“It really has shifted,” said John Hunt, principal in MarketNsight, an Atlanta-based firm that tracks housing. “When rates were low, that’s when the institutional guys went gung-ho... When the rates are high, those guys struggle.”

Despite the lull in transactions, Wall Street has not exited the housing game.

Five of the largest investment companies in metro Atlanta increased the number of homes in their portfolios during 2023, albeit at a slower pace than the post-pandemic shopping spree, according to property records analyzed by the AJC.

Parkview Estates in South Fulton is part of the big investor rush that gobbled up land for build-to-rent houses and turned thousands of metro Atlanta homes into rentals. In many metro neighborhoods, entrenched homeowners fear neglect from absentee corporate landlords. (Hyosub Shin / Hyosub.Shin@ajc.com)

Credit: HYOSUB SHIN / AJC

icon to expand image

Credit: HYOSUB SHIN / AJC

Some politicians and housing experts fear the rush of investor activity will rebound as soon as interest rates reverse course, prompting a push for legislation to prevent the frenzy from repeating.

“These institutional investors have a lot more resources than a typical homeowner,” said state Sen. Emanuel Jones, D-Decatur. “That’s what the government’s role is for: leveling the playing field.”

‘Stay out of my county’

Those efforts begin — and possibly end — at the local level.

Henry County was home to 11 of the 20 hottest census tracts for bulk buyers in the metro area, the AJC’s analysis found. In January, the county imposed a one-year moratorium on most housing applications and implemented a cap preventing more than 5% of homes in new subdivisions from being rentals.

Henry Commission Chair Carlotta Harrell said the moratorium, which ends the first week of January, was an attempt to stymie investor activity and keep more single-family homes in the hands of individual owners.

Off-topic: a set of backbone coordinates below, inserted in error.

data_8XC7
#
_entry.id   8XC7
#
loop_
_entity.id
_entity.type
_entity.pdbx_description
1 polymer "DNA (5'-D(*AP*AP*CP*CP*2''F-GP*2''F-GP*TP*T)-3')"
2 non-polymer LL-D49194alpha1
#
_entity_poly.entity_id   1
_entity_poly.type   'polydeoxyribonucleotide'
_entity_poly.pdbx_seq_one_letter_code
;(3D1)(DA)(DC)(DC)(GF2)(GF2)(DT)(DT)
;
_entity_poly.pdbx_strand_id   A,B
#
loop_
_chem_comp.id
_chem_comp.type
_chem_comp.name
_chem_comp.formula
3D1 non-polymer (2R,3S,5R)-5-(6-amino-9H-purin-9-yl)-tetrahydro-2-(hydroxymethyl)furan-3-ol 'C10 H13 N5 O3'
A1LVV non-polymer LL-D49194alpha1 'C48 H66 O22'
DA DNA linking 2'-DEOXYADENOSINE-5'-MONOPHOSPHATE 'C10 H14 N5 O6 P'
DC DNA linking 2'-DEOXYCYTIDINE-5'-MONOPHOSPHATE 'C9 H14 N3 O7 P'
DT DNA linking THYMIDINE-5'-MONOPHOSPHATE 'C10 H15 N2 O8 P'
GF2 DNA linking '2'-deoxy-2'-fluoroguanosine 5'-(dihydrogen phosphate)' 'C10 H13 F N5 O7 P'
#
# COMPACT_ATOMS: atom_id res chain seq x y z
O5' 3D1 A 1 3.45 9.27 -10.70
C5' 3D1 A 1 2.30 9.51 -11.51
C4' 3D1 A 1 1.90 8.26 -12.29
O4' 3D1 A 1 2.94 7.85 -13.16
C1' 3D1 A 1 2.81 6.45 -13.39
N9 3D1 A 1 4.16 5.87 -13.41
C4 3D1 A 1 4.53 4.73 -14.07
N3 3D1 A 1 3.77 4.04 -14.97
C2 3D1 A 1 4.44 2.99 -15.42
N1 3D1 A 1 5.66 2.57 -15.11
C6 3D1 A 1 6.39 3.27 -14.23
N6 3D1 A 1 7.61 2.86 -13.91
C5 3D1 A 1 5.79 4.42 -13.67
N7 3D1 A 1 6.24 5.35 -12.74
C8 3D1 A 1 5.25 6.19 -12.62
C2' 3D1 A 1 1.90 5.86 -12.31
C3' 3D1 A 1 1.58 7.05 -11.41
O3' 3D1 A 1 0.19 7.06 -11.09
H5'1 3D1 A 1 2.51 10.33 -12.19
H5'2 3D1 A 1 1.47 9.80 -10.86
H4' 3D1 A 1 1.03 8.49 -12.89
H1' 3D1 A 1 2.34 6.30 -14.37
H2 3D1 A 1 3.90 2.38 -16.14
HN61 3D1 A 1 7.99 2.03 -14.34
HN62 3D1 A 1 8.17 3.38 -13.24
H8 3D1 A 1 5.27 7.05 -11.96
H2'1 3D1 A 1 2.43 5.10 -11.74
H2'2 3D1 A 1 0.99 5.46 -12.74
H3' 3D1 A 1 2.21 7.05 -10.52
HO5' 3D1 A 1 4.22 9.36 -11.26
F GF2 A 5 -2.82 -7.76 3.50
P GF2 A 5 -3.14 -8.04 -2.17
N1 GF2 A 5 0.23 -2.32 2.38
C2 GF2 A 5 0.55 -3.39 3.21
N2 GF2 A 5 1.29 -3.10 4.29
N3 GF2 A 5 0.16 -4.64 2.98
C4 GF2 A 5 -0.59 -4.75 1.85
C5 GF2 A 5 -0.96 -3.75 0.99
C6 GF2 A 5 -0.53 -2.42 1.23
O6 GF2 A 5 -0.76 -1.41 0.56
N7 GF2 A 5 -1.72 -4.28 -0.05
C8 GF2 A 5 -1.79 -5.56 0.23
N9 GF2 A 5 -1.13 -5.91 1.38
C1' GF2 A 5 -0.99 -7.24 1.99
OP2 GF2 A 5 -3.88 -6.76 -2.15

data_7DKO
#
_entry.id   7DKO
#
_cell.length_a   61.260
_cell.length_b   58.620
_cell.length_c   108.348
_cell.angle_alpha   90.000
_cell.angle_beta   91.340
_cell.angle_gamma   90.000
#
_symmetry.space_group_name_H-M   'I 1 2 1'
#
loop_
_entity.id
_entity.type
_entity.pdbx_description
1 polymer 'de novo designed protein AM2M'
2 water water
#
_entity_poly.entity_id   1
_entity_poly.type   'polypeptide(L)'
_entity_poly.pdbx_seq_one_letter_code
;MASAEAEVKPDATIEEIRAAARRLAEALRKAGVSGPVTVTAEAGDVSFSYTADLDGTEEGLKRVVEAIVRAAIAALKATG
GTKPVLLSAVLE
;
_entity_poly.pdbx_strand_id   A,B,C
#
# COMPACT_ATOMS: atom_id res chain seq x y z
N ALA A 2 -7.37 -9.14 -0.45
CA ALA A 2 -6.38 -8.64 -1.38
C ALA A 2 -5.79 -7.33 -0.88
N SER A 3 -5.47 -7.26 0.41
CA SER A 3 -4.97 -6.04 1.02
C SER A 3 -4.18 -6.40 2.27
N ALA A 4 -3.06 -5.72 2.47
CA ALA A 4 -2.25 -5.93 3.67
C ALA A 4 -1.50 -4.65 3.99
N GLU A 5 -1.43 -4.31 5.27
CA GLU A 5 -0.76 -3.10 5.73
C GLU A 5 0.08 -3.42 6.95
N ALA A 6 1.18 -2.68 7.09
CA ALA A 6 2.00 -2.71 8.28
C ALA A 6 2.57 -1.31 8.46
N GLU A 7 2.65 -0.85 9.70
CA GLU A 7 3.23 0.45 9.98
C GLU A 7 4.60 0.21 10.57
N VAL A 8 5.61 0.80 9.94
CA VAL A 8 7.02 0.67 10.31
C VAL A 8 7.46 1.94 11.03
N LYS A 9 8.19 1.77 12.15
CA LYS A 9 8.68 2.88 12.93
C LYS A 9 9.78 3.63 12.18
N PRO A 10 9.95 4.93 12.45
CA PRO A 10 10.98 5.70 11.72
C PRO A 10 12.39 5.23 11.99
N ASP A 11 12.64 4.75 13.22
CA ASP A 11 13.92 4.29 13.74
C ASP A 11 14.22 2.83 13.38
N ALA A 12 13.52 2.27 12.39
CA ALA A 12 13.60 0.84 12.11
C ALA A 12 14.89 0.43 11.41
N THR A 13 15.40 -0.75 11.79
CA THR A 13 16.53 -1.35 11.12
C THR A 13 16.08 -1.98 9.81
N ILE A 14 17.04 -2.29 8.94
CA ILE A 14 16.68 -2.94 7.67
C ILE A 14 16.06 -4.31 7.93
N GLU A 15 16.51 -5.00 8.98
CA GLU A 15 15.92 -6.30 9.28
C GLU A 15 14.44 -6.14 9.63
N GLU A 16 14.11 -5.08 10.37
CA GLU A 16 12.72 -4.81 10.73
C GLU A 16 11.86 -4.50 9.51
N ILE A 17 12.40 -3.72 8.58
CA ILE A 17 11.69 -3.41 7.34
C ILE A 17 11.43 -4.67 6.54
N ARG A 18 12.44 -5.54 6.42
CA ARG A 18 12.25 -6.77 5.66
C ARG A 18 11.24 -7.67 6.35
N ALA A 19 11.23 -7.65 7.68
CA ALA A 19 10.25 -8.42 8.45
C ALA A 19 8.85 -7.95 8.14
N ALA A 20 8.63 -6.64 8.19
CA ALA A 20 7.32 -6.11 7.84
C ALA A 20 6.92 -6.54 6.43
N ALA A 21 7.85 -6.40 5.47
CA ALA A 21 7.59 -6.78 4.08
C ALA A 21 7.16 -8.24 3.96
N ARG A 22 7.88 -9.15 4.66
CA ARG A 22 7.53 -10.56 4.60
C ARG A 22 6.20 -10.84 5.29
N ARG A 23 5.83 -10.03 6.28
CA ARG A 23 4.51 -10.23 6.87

“If you don’t want to meet my standards, just stay out of my county,” she said.

Henry County Chair Carlotta Harrell poses for a photo in her office at the Henry County Administration Building on Thursday, Dec. 14, 2023.  Henry County was home to 11 of the 20 hottest census tracts for bulk buyers in the metro area, the AJC’s analysis found. In January, the county imposed a one-year moratorium on most housing applications and implemented a cap preventing more than 5% of homes in new subdivisions from being rentals. (Natrice Miller/ Natrice.miller@ajc.com)

icon to expand image

DeKalb County Commissioner Lorraine Cochran-Johnson is pushing the county’s legislative delegation to eliminate Georgia’s prohibition on rental registries and rent caps, which she argues hamstrings local governments.

“We’re keenly aware of what’s happening, but we have no ability to take what I consider meaningful action because our hands are somewhat tied,” she said.

In Lawrenceville, where frequent renter turnover and property maintenance issues led residents to push for restrictions on investor buying, the recent slowdown in sales has quieted those worries, City Manager Chuck Warbington said.